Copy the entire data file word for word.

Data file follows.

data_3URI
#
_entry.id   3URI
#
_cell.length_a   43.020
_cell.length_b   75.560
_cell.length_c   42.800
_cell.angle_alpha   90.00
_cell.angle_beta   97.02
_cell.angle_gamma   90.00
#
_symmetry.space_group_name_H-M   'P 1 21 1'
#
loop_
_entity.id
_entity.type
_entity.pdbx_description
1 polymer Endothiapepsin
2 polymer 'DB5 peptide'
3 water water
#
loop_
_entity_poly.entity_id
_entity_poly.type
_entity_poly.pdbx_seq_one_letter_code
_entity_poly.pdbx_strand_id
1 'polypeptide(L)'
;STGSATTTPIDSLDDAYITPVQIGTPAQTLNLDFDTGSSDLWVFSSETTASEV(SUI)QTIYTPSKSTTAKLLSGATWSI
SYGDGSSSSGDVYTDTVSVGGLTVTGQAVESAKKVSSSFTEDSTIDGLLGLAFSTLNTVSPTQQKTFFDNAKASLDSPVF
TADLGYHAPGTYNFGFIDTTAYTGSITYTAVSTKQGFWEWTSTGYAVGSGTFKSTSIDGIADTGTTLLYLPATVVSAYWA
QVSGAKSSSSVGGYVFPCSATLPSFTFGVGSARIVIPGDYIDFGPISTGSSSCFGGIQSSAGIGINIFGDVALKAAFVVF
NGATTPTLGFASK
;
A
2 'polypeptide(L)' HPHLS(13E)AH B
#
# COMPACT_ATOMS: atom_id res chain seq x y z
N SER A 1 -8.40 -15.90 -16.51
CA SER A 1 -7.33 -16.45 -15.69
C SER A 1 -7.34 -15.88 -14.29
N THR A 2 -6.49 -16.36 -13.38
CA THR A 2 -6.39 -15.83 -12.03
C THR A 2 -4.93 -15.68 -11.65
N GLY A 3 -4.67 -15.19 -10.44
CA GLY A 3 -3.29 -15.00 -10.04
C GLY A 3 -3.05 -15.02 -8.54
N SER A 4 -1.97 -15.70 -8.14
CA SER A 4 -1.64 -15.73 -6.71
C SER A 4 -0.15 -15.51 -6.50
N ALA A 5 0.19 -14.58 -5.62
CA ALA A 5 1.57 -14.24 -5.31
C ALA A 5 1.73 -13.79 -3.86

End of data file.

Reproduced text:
data_3URI
#
_entry.id   3URI
#
_cell.length_a   43.020
_cell.length_b   75.560
_cell.length_c   42.800
_cell.angle_alpha   90.00
_cell.angle_beta   97.02
_cell.angle_gamma   90.00
#
_symmetry.space_group_name_H-M   'P 1 21 1'
#
loop_
_entity.id
_entity.type
_entity.pdbx_description
1 polymer Endothiapepsin
2 polymer 'DB5 peptide'
3 water water
#
loop_
_entity_poly.entity_id
_entity_poly.type
_entity_poly.pdbx_seq_one_letter_code
_entity_poly.pdbx_strand_id
1 'polypeptide(L)'
;STGSATTTPIDSLDDAYITPVQIGTPAQTLNLDFDTGSSDLWVFSSETTASEV(SUI)QTIYTPSKSTTAKLLSGATWSI
SYGDGSSSSGDVYTDTVSVGGLTVTGQAVESAKKVSSSFTEDSTIDGLLGLAFSTLNTVSPTQQKTFFDNAKASLDSPVF
TADLGYHAPGTYNFGFIDTTAYTGSITYTAVSTKQGFWEWTSTGYAVGSGTFKSTSIDGIADTGTTLLYLPATVVSAYWA
QVSGAKSSSSVGGYVFPCSATLPSFTFGVGSARIVIPGDYIDFGPISTGSSSCFGGIQSSAGIGINIFGDVALKAAFVVF
NGATTPTLGFASK
;
A
2 'polypeptide(L)' HPHLS(13E)AH B
#
# COMPACT_ATOMS: atom_id res chain seq x y z
N SER A 1 -8.40 -15.90 -16.51
CA SER A 1 -7.33 -16.45 -15.69
C SER A 1 -7.34 -15.88 -14.29
N THR A 2 -6.49 -16.36 -13.38
CA THR A 2 -6.39 -15.83 -12.03
C THR A 2 -4.93 -15.68 -11.65
N GLY A 3 -4.67 -15.19 -10.44
CA GLY A 3 -3.29 -15.00 -10.04
C GLY A 3 -3.05 -15.02 -8.54
N SER A 4 -1.97 -15.70 -8.14
CA SER A 4 -1.64 -15.73 -6.71
C SER A 4 -0.15 -15.51 -6.50
N ALA A 5 0.19 -14.58 -5.62
CA ALA A 5 1.57 -14.24 -5.31
C ALA A 5 1.73 -13.79 -3.86